First, and foremost, the government should make arrangements to pass on the reduced prices to consumers as early as possible. To this effect, the government should not wait until the next cycle of price setting on April 1. This a discretionary cycle that can be set for any length of time. The new price can be announced in a few days to trigger the new scenario of increased consumer spending. While setting the price, the government would be justified in ensuring revenue neutrality by adjusting the rate of GST to off-set potential loss due to lower prices.
Second, the SBP response of cutting the rate by 75 bps has not inspired market confidence. It would be imperative that another MPC is called to reevaluate the ground realities and adopt an interest rate policy that is consistent with market expectations. Clearly, the possibility of an earlier meeting is mentioned in the monetary policy statement and governor’s video message. The bigger rate cut is needed to punctuate the message that would be conveyed by the passage of reduced petroleum prices, which is also getting late.
Understandably, the central bank would be concerned about the effect of a lower interest rate on exchange rate, foreign short-term capital and level of reserves. We believe the interest rate cut, in the backdrop of global turmoil, would have a net positive effect on the economy after all these factors are taken into account.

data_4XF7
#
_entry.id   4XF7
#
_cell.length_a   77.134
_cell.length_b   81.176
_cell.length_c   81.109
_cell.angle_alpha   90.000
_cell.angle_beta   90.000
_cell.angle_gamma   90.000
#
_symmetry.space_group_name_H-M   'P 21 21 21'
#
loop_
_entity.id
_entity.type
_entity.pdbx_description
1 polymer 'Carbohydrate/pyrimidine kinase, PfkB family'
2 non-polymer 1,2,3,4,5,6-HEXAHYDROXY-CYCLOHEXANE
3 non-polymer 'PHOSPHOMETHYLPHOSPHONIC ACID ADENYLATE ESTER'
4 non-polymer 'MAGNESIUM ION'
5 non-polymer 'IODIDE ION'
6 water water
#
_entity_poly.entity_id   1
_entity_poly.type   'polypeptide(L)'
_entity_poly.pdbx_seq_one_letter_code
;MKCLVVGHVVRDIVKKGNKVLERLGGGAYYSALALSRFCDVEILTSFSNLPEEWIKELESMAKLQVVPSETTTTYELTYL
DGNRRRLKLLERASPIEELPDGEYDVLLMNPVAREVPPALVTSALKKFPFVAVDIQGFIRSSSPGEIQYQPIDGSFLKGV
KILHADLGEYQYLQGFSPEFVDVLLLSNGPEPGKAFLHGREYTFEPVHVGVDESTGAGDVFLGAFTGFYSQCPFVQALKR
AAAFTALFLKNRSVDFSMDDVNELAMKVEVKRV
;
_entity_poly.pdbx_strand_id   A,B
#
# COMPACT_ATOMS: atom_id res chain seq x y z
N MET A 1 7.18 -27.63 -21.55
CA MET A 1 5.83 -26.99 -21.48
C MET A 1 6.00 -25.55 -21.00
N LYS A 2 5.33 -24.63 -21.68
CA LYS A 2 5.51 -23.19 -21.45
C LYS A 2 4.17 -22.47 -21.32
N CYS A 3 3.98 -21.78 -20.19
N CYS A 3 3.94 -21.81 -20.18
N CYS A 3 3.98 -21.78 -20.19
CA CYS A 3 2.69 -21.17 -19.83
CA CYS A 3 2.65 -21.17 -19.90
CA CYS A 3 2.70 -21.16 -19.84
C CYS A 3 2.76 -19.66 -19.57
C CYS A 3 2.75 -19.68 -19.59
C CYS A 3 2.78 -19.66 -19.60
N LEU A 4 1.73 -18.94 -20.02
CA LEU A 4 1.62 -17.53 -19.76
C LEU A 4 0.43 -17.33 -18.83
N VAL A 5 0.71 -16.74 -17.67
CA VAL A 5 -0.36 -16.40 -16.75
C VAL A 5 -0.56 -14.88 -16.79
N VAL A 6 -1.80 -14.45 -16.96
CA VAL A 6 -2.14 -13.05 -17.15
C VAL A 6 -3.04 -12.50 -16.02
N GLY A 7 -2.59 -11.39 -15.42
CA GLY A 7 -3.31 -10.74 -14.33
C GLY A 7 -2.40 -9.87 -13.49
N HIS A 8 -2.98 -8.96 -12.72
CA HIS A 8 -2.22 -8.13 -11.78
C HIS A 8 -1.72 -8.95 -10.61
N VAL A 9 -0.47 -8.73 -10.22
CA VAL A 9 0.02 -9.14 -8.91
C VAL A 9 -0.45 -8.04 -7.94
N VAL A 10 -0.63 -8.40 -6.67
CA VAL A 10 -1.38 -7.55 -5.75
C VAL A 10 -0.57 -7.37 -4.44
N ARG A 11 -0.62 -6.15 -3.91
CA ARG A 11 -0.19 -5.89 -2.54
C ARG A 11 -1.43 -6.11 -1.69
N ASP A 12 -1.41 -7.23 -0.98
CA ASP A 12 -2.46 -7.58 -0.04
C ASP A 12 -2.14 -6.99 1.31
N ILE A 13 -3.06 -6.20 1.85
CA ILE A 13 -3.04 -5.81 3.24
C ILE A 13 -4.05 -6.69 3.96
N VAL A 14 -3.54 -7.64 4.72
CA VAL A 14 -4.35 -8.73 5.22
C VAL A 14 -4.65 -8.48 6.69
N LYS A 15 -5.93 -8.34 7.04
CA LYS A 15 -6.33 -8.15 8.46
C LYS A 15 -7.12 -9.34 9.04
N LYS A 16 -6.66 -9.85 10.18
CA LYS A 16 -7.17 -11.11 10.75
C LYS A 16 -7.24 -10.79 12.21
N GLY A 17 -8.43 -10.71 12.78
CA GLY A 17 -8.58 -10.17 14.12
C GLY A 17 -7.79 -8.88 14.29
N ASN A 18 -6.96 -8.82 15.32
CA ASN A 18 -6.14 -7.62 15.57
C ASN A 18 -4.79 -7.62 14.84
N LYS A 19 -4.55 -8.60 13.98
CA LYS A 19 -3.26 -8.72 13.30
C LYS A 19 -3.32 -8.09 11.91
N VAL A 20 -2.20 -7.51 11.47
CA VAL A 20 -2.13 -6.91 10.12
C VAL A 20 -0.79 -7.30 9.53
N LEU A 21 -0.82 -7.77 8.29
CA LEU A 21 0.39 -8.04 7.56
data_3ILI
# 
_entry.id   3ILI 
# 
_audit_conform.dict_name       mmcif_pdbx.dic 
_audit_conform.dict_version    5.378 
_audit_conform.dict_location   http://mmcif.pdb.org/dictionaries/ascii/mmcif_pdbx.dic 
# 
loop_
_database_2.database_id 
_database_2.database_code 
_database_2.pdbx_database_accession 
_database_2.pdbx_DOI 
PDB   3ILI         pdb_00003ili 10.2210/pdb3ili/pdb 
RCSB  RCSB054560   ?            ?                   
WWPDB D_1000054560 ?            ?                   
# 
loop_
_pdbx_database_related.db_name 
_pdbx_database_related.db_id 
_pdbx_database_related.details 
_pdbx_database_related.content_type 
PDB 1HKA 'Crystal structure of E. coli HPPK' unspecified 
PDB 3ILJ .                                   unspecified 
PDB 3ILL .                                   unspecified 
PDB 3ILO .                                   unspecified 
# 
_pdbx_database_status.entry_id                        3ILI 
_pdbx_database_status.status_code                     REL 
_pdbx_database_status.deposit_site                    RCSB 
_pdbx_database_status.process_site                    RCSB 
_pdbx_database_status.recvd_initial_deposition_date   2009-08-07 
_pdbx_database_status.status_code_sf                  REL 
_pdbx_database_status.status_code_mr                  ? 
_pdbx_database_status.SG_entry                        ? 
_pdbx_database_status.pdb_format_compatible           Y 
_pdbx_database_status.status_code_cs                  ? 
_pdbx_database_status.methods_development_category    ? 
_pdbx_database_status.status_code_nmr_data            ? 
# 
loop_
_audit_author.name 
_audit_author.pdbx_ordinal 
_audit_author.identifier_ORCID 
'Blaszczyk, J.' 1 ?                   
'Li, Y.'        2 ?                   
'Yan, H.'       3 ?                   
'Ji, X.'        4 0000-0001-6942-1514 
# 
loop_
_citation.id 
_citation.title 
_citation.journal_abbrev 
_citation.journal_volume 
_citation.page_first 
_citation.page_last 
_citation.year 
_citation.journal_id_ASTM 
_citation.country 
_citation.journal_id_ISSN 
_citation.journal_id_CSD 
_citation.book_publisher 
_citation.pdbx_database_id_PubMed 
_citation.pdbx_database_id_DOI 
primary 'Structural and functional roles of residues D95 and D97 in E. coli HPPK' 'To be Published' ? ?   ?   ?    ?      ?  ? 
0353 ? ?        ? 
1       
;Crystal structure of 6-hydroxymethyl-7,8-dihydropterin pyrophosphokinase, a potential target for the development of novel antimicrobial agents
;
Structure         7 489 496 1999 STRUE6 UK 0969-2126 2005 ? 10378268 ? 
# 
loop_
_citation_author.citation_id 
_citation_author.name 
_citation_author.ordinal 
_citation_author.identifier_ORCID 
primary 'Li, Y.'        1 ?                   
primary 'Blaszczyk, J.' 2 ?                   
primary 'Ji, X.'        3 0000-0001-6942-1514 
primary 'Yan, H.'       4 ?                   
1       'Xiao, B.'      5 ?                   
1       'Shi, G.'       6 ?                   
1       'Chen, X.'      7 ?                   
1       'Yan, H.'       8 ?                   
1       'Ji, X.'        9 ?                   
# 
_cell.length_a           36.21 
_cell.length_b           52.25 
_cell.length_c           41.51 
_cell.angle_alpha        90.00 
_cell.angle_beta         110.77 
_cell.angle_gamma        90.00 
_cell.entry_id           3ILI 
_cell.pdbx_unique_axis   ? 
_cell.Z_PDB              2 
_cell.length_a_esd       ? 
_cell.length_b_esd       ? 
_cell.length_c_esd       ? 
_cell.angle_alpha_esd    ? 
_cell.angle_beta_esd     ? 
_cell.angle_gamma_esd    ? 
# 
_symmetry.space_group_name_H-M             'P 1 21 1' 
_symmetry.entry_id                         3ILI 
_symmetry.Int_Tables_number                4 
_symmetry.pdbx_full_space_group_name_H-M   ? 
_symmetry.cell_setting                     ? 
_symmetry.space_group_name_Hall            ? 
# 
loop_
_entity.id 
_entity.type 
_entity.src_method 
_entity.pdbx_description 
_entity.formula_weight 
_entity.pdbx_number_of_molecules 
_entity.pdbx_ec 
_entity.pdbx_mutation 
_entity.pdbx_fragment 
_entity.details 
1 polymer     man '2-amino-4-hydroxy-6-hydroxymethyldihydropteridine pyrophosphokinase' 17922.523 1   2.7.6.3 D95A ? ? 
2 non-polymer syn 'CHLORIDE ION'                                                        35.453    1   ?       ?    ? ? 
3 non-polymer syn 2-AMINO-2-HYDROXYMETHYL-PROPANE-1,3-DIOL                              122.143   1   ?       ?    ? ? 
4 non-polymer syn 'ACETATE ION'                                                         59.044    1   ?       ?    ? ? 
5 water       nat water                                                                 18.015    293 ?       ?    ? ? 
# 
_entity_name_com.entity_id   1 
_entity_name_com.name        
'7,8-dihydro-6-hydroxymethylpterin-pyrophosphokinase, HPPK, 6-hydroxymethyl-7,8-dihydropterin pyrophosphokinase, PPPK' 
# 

The exchange rate instability was a result of stock market melt-down as those exiting the stock market found shelter in the dollar. However, a well justified intervention by the SBP in the penultimate hours on Friday restored order in the market.
The exit of foreign capital could well have basis in the global disruptions. The Bank should not be hostage to the so-called ‘hot-money’. As we noted earlier, the import bill would be halved and plenty of liquidity would be available in the market to make up any amount of exit of hot-money. In fact, as soon as some sanity returns to the international capital market, the government should access the market and float Euro Bonds and Sukuks to raise $3-5 billion so that the vulnerability with the short-term money can be removed.
Third, the government has already taken some good measures to support exports and more can be taken in response to the results from these measures.
Fourth, to ward-off the slow-down in economic activities, the government should make good use of the IMF new window as well as relief given on fiscal targets by not counting expenditures on fighting the coronavirus. The government should use the Ehsaas programme to reach out to the poorest people and give them the requisite support needed to survive this adversity.
The prime minister’s speech did not cover the economic agenda to fight the virus, which all other governments have given priority. His response has to start with the passage of low petroleum prices to the consumers which would be a real shot in the arm to rejuvenate the economy. If this opportunity is missed, the melt-down seen in the stock market would spread in other parts of the economy. The time to act is now.
The writer is a former finance secretary.
Courtesy The News